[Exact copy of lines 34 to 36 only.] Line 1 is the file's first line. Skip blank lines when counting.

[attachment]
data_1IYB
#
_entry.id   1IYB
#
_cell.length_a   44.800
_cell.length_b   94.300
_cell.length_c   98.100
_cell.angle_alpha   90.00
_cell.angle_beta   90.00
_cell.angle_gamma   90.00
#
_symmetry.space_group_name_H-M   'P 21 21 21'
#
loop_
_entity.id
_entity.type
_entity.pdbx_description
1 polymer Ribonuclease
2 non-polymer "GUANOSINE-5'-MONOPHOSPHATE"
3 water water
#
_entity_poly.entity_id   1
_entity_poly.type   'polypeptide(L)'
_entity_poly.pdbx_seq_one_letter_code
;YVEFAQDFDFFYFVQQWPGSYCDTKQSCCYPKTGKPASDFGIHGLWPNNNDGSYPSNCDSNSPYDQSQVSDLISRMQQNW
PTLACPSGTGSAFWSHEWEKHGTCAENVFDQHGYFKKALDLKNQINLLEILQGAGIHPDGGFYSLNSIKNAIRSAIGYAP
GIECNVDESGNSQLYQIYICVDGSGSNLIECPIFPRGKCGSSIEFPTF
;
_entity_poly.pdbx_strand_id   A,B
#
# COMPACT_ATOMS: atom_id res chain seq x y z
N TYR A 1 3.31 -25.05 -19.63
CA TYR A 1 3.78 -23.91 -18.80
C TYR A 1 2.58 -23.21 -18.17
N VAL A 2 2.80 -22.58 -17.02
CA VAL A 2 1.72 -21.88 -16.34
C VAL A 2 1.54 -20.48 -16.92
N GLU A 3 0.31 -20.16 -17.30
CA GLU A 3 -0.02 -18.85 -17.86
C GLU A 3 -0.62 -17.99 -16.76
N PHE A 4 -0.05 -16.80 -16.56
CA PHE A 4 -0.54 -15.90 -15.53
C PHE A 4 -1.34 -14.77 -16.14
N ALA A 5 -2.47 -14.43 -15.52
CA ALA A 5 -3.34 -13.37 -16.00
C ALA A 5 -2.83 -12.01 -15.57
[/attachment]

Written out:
C TYR A 1 2.58 -23.21 -18.17
N VAL A 2 2.80 -22.58 -17.02
CA VAL A 2 1.72 -21.88 -16.34